However, the definition of stalking varies. In some states it’s sufficient if the target understands the messaging to imply a threat. In other states, there has to be a specific and ‘credible’ threat of violence. The definition can also often be broad and difficult to demonstrate (for example, it might not matter that you feel fear, but that under the law, “reasonable person” would feel the same way. That can mean a lot of different things.) As these examples make clear, the law can vary widely based on your location and outcomes can depend on the judge overseeing your case.
While it represents progress to be able to obtain forms online and to file remotely, there is another area of consideration to explore: privacy. Research for this article did not reveal any courts that specifically mention the digital security of the filing process or options for protections of filers’ information from stalkers. Judiciary systems need to ensure their software systems have the capability to impound and protect the personal contact information of the filers. Otherwise, the filing process could become a source of information that stalkers, abusers and malicious people can use to obtain the location of their targets.
Note that your address could be public, so consider using a P.O Box if possible (this could also be a benefit of using an attorney, as info like a home address can be shielded from view). Some states, as is the case in California, may offer free P.O. Box services to targets of domestic abuse. Check your local victims services (DV or cyberstalking are two example services you might look for) through a quick Google search to see what support may be offered in your area.
Online Harassment: A Persistent Problem
According to a 2017 Pew Study and as cited by the Privacy Rights Clearing House resource center for online harassment and stalking, 18 percent of Americans have experienced severe online harassment that includes physical threats, sexual harassment, stalking and long-term (sustained) online harassment. More recent numbers from a 2020 Anti-Defamation League survey place this number even higher; 28 percent of all respondents said they experienced severe online harassment. For members of marginalized groups, the figure rises to 35 percent.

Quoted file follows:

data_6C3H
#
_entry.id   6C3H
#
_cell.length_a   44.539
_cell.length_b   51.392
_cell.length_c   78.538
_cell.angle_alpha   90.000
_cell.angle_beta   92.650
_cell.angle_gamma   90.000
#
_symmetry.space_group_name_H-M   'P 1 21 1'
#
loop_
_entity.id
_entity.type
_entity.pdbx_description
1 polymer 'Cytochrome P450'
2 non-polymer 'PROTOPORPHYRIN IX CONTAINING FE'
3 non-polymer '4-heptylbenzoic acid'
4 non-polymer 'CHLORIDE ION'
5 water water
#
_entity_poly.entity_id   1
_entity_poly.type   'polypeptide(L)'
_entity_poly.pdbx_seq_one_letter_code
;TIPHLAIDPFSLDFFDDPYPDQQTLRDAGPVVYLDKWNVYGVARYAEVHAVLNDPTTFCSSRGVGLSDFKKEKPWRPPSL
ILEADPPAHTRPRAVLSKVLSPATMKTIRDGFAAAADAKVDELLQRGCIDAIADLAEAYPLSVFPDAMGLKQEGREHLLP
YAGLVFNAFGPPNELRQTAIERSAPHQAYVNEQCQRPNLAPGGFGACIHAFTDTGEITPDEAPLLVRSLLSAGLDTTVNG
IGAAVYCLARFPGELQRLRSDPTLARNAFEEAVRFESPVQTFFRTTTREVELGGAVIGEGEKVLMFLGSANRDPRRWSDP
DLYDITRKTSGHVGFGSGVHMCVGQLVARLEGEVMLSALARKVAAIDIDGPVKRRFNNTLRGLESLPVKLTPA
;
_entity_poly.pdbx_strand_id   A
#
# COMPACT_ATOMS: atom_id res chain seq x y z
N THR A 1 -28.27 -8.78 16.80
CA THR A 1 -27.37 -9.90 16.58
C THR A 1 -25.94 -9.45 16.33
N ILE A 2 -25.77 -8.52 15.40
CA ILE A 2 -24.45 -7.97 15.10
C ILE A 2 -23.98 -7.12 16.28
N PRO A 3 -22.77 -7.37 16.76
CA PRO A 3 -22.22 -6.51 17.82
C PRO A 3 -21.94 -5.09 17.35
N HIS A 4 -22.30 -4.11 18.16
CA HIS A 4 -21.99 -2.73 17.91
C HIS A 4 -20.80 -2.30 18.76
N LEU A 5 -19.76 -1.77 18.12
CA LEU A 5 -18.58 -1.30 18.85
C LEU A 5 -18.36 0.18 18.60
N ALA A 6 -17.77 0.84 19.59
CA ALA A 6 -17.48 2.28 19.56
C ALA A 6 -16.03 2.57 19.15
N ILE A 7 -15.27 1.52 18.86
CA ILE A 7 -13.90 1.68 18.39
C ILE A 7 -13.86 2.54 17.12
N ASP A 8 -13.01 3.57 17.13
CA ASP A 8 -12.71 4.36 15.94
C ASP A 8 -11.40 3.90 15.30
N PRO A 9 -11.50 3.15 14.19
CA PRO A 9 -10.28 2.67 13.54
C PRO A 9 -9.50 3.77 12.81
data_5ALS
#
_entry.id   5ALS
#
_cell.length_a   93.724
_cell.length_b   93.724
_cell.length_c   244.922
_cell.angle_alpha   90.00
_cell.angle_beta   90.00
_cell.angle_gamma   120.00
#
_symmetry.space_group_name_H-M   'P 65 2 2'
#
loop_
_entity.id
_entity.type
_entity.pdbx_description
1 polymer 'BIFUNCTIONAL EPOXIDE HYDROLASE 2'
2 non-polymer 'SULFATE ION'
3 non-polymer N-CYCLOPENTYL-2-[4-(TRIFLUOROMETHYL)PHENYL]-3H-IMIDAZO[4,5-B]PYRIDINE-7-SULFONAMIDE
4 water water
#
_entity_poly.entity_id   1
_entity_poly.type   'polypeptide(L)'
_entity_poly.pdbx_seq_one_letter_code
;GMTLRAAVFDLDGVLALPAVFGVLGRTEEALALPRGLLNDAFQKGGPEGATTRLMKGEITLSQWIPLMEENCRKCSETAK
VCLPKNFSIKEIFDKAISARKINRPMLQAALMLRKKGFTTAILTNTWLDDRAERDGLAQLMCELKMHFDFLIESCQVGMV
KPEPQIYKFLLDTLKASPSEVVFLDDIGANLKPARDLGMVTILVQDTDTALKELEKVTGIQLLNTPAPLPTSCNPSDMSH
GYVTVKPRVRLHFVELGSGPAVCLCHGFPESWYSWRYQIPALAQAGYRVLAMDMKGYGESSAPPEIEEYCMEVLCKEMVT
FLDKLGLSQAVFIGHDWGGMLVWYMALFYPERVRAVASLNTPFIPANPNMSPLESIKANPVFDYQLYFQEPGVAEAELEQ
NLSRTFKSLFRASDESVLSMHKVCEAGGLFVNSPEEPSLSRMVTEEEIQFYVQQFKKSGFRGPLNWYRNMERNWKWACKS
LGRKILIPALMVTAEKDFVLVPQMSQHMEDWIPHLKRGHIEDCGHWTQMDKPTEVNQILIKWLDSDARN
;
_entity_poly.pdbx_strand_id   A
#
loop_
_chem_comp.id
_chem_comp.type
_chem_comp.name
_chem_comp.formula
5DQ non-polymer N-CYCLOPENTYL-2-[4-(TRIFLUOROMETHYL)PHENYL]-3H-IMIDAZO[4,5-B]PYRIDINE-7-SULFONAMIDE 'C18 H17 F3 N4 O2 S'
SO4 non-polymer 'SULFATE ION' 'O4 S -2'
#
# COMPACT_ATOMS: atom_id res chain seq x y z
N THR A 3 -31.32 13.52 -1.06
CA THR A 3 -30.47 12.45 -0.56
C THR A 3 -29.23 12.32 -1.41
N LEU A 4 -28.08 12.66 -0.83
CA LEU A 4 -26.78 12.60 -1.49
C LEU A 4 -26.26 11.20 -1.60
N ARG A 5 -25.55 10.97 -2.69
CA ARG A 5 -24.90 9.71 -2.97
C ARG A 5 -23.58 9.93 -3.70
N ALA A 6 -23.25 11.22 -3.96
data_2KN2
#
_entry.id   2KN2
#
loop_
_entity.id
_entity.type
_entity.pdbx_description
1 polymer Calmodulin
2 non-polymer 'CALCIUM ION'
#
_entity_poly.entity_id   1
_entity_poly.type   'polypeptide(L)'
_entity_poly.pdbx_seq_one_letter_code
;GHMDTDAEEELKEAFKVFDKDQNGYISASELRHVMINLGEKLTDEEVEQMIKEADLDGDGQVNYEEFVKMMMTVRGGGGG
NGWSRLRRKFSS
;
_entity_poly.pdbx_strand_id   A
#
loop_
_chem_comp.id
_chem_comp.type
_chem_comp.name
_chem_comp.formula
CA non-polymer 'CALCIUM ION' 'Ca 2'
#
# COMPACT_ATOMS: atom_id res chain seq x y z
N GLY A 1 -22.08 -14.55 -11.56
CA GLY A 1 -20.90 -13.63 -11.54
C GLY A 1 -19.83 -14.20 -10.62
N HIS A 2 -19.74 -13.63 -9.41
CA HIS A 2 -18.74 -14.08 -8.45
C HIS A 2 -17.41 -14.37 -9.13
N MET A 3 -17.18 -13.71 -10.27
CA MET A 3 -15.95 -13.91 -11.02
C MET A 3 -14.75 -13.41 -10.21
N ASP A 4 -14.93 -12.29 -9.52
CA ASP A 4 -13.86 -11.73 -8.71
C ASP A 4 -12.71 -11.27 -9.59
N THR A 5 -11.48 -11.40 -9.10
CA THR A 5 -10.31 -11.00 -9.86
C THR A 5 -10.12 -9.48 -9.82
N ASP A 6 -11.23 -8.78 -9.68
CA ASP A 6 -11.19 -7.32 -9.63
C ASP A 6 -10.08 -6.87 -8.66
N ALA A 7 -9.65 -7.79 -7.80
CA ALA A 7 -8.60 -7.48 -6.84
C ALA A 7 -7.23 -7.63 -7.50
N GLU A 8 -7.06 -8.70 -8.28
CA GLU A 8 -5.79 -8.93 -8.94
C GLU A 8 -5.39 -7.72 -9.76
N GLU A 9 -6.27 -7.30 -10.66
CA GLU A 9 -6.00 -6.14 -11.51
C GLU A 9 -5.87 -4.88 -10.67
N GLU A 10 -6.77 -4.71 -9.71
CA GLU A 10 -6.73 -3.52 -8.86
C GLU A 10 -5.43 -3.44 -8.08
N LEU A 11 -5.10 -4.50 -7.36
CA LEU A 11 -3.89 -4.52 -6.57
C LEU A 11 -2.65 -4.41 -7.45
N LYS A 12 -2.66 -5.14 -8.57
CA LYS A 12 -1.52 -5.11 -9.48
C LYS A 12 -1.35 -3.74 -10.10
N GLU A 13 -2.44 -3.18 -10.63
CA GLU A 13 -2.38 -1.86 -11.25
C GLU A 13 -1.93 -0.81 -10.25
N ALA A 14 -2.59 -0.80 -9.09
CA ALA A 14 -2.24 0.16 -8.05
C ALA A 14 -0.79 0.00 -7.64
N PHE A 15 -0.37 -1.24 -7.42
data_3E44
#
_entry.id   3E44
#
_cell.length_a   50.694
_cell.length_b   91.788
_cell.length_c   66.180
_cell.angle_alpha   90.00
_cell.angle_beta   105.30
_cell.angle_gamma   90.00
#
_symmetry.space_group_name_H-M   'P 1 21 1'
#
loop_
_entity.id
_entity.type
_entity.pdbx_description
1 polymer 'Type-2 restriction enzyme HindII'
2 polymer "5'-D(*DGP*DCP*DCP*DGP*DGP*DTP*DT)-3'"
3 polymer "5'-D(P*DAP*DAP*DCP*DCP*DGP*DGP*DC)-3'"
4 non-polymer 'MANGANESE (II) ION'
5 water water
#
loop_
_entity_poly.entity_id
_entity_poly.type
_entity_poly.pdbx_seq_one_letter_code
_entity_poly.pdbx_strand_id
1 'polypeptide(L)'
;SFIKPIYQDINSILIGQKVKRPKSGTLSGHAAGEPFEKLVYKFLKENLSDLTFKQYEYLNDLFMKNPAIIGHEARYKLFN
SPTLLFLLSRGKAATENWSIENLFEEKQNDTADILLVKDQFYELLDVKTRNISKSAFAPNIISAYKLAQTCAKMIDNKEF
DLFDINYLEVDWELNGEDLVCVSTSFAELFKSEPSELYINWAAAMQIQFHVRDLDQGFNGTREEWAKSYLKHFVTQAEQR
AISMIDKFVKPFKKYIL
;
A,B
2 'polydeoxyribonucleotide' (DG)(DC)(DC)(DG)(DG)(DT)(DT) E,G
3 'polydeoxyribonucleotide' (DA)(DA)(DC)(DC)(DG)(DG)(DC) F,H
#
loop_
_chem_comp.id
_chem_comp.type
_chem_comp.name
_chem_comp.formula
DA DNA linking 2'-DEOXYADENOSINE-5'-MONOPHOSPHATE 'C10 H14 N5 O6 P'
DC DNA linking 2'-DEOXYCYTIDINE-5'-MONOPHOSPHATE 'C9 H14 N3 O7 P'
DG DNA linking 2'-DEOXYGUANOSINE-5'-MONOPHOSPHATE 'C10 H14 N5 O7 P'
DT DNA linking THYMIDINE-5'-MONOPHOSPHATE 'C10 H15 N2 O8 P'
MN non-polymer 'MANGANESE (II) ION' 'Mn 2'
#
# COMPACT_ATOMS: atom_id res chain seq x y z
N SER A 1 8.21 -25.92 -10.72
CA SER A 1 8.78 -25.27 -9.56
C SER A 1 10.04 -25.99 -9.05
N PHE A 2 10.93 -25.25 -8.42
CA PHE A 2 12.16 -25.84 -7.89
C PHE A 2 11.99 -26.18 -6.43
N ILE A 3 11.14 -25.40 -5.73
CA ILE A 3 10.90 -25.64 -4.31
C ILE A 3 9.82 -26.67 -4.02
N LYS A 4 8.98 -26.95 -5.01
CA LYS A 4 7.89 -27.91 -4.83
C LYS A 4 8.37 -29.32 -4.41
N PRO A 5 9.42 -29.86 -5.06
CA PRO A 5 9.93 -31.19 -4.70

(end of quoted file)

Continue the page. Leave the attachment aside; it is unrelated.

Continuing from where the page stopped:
As publicly visible individuals, journalists can be particularly vulnerable to online harassment. A study released in 2019 by the Committee to Protect Journalists (CPJ) includes the disturbing finding that online harassment is the biggest safety concern for female journalists.
Struggling to seek help or being denied justice is a common experience for survivors of intimate partner violence—and may have a chilling effect on those seeking PPOs in non-domestic situations as well as filers of all types of PPOs. “It took me months to get up the courage to go to court to ask for a restraining order,” a female domestic abuse survivor, who asked to remain anonymous for this article, shared, “The judge asked me what took me so long to file. And I told him that honestly, I was scared of the repercussions. Now that I’ve had the order in place a few months, I realize nothing is perfect; but I know that at least I have begun the process of speaking up for myself and he knows that the stakes are high if the restrained person violates the order.”
Brooklyn-based journalist Nadya Agrawal, 29, recalls online harassment she received as a brand new reporter in her first job at a mainstream outlet. Malicious individuals weaponized the publication’s form that had been designed for readers to report article corrections and inaccuracies. “An incident I remember clearly is when…a very angry man…sent me an email accusing me of ‘sucking white d*ck’ along with other pejorative sexist and racist comments,” she says.
Her supervisors were supportive and IT personnel monitored the system to prevent those types of messages from getting through. “But even those steps are reactive,” notes Agrawal. And, because she did not receive many repeat messages from the same person, she didn’t pursue a personal protective order since establishing a pattern of threats in addition to harassment is important to many courts. Unfortunately, this legal standard doesn’t always match real life. CPJ’s study revealed experiences such as a man attempting to enter a respondent’s workplace - a security threat for everyone in that location - without there being multiple threats to do so.